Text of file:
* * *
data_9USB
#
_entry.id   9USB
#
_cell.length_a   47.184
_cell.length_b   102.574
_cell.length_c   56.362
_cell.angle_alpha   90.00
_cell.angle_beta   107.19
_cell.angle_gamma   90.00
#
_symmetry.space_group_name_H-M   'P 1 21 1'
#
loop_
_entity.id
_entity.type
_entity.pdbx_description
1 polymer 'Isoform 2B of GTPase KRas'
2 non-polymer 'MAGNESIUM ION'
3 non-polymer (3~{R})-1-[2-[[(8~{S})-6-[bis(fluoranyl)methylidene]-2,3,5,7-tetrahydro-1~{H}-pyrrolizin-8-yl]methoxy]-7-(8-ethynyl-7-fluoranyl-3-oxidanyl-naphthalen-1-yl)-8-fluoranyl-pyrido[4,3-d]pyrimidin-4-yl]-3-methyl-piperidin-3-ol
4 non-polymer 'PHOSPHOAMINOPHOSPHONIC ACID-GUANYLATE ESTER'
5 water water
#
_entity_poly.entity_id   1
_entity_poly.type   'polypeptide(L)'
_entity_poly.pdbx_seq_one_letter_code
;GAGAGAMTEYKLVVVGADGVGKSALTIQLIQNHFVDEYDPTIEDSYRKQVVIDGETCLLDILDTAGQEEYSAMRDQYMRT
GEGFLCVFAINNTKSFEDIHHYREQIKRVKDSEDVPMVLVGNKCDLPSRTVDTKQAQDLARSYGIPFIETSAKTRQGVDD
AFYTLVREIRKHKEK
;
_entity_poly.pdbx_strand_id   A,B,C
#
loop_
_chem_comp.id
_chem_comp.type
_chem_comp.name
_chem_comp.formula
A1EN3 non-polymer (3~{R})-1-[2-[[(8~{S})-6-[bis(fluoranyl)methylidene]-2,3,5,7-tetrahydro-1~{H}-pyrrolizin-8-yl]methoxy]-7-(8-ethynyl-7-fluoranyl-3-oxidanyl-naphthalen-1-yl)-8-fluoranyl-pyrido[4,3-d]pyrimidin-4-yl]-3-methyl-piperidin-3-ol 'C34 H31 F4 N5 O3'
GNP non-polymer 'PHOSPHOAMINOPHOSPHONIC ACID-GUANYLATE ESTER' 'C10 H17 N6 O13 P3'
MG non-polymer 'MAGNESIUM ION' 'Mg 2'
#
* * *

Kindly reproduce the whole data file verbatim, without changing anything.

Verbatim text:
data_9USB
#
_entry.id   9USB
#
_cell.length_a   47.184
_cell.length_b   102.574
_cell.length_c   56.362
_cell.angle_alpha   90.00
_cell.angle_beta   107.19
_cell.angle_gamma   90.00
#
_symmetry.space_group_name_H-M   'P 1 21 1'
#
loop_
_entity.id
_entity.type
_entity.pdbx_description
1 polymer 'Isoform 2B of GTPase KRas'
2 non-polymer 'MAGNESIUM ION'
3 non-polymer (3~{R})-1-[2-[[(8~{S})-6-[bis(fluoranyl)methylidene]-2,3,5,7-tetrahydro-1~{H}-pyrrolizin-8-yl]methoxy]-7-(8-ethynyl-7-fluoranyl-3-oxidanyl-naphthalen-1-yl)-8-fluoranyl-pyrido[4,3-d]pyrimidin-4-yl]-3-methyl-piperidin-3-ol
4 non-polymer 'PHOSPHOAMINOPHOSPHONIC ACID-GUANYLATE ESTER'
5 water water
#
_entity_poly.entity_id   1
_entity_poly.type   'polypeptide(L)'
_entity_poly.pdbx_seq_one_letter_code
;GAGAGAMTEYKLVVVGADGVGKSALTIQLIQNHFVDEYDPTIEDSYRKQVVIDGETCLLDILDTAGQEEYSAMRDQYMRT
GEGFLCVFAINNTKSFEDIHHYREQIKRVKDSEDVPMVLVGNKCDLPSRTVDTKQAQDLARSYGIPFIETSAKTRQGVDD
AFYTLVREIRKHKEK
;
_entity_poly.pdbx_strand_id   A,B,C
#
loop_
_chem_comp.id
_chem_comp.type
_chem_comp.name
_chem_comp.formula
A1EN3 non-polymer (3~{R})-1-[2-[[(8~{S})-6-[bis(fluoranyl)methylidene]-2,3,5,7-tetrahydro-1~{H}-pyrrolizin-8-yl]methoxy]-7-(8-ethynyl-7-fluoranyl-3-oxidanyl-naphthalen-1-yl)-8-fluoranyl-pyrido[4,3-d]pyrimidin-4-yl]-3-methyl-piperidin-3-ol 'C34 H31 F4 N5 O3'
GNP non-polymer 'PHOSPHOAMINOPHOSPHONIC ACID-GUANYLATE ESTER' 'C10 H17 N6 O13 P3'
MG non-polymer 'MAGNESIUM ION' 'Mg 2'
#